Haiti Authorities Battle Looters

PORT-AU-PRINCE, Haiti – Thousands of looters played a deadly version of cat-and-mouse with police in the earthquake-shattered capital on Sunday, stripping stores of canned goods, wash basins and other wares along block after block of a downtown thoroughfare.

The stealing surged and ebbed as police, far outnumbered by the teeming mob of mostly young men and some women, occasionally passed through the section of Boulevard Jean Jacques Dessalines. Sometimes the officers stopped and fired some shots or arrested a looter or two, and sometimes they simply drove through.

Journalists saw one looter shot in the head and fall dead during one clash when several shots were fired. A few blocks away, later, other police were slapping, kicking and arrested suspected looters.

Two trucks carrying soldiers from the United Nations mission in Haiti passed through the crowd at one point, and did not stop. One of the soldiers took pictures with a pocket-sized camera.

Security has been a major concern since Tuesday’s quake, which collapsed entire police stations and barracks and reduced the snow-white Ministry of Justice to hand-sized rubble. It is believed that hundreds of police officers were lost.
Earthquake in Haiti

At the scene of the looting, the body of the shot man lie sprawled below where looters were scaling a crumpled building, apparently a grocery store, and throwing items to the assembled throng below. At one point, they tossed bottles of shampoo and boxes of soap one at a time into what became a mosh pit as the people in the street scrambled for them.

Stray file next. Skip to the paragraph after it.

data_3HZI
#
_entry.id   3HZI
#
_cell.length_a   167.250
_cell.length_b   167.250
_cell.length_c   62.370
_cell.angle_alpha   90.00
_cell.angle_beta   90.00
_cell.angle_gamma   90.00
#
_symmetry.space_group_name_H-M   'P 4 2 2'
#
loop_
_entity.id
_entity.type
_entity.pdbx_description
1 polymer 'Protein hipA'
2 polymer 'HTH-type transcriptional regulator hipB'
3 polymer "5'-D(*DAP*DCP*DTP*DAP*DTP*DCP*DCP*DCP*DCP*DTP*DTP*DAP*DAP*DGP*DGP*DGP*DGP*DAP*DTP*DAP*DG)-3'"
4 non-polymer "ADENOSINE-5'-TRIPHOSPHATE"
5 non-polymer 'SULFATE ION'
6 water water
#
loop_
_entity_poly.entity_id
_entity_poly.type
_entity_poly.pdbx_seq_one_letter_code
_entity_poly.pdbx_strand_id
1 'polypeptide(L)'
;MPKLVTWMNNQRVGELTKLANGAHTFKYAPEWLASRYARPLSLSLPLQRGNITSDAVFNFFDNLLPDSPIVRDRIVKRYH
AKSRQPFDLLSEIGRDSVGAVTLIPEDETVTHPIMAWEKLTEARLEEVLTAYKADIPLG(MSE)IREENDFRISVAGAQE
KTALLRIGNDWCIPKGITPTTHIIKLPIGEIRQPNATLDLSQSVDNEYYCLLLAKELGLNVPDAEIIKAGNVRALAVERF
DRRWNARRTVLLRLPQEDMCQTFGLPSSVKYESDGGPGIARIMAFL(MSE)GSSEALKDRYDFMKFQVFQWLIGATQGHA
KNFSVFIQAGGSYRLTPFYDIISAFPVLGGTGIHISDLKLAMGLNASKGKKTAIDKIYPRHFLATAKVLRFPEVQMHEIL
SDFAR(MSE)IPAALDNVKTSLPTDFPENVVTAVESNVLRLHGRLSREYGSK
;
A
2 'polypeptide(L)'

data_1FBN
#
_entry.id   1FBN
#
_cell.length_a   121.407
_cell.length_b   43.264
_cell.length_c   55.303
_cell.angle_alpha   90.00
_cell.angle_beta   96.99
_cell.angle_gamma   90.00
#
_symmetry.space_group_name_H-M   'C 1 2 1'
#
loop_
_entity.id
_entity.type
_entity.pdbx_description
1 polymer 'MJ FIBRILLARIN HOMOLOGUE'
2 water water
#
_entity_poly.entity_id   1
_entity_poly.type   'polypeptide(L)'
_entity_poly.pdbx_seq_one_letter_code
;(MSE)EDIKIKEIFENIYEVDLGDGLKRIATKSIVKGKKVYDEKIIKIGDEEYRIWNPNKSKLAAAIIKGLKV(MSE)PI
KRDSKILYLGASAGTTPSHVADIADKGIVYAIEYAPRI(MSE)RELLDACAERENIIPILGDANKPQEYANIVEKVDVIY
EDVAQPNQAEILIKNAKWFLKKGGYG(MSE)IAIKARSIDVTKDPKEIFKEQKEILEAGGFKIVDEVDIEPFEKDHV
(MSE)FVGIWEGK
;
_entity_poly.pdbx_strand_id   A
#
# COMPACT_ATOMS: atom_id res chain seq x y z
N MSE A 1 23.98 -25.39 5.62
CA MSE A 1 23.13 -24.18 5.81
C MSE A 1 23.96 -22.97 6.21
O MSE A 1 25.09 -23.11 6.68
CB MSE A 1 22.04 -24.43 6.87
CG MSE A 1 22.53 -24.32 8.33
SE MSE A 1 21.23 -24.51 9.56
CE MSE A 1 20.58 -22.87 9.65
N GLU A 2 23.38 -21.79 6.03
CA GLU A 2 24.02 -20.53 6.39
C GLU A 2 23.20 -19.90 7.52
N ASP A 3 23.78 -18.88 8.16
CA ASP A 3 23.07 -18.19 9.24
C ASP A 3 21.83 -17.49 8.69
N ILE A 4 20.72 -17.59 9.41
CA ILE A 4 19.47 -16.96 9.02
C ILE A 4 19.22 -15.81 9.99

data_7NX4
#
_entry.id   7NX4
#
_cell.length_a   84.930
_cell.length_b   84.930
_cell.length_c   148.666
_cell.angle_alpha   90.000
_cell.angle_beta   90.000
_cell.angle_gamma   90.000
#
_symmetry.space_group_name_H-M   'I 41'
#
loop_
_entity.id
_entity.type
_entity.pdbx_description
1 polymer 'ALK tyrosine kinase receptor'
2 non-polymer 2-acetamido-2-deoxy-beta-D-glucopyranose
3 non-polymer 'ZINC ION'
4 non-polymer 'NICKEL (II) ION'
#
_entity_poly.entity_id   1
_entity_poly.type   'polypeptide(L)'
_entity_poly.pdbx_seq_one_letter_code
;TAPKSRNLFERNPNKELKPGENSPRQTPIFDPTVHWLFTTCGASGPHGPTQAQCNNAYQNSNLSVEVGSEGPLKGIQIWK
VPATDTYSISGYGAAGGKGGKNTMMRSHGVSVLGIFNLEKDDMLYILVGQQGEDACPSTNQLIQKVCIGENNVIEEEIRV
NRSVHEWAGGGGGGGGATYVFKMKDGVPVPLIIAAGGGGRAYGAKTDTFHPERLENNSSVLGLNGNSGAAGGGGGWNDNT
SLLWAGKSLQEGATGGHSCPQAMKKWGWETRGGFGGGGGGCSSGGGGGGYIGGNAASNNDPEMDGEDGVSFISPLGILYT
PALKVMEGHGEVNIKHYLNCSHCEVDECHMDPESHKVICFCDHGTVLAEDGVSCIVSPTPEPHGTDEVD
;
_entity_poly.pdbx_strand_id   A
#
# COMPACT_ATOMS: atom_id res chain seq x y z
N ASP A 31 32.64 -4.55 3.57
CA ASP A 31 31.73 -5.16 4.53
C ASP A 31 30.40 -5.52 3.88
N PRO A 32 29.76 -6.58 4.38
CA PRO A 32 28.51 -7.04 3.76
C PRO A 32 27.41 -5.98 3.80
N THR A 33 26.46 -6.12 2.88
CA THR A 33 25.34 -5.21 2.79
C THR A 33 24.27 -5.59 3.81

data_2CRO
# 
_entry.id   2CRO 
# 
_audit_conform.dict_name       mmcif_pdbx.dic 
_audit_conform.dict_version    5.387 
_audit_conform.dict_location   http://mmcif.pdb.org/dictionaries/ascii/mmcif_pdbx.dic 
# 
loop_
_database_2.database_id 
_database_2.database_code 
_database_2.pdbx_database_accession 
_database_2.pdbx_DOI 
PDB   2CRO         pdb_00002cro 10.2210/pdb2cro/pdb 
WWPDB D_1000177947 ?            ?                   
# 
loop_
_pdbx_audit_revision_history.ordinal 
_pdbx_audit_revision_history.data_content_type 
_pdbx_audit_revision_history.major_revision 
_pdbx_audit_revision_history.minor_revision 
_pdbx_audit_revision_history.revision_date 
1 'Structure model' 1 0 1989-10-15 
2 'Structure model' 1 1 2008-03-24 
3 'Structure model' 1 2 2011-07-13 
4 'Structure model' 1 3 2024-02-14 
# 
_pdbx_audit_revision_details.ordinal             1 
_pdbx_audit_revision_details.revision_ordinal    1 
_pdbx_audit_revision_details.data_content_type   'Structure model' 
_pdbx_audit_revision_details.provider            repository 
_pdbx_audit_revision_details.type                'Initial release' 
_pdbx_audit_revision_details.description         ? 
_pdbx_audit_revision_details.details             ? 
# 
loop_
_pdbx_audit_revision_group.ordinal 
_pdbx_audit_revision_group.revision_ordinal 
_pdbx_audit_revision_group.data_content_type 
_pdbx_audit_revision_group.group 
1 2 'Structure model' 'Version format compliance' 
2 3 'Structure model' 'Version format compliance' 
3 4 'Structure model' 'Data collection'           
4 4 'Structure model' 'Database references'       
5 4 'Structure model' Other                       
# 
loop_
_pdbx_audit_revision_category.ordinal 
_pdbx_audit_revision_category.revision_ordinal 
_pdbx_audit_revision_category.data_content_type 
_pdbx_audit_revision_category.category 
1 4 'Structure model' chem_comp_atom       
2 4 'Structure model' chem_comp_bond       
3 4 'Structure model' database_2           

Several fights broke out over large shiny silver wash bowls. A woman emerged from the group victorious with the bowl, and near her side was a girl toting a wooden club. She also nabbed a bottle of shampoo. Many of the looters worked in teams with similar makeshift bodyguards.

Standing at the edge of the mob, 18-year-old Reginald Elacen suggested the police should be allowing the badly damaged stores to be emptied, and helping keep order. “We really don’t have a choice,” he said, referring to the desperate needs of Haitians who lost everything in the quake. “If the police would help, it could be done without violence.”

The looters appeared to have virtual control of about a ten-block long section of the boulevard, and some of the side streets as well. Still, just a few blocks away on the road, a store owner was calmly overseeing an orderly emptying of his broken shop. He was using a kind of bucket-brigade of some 30 young men stretching over the store’s shattered roof, handing out goods can by can.

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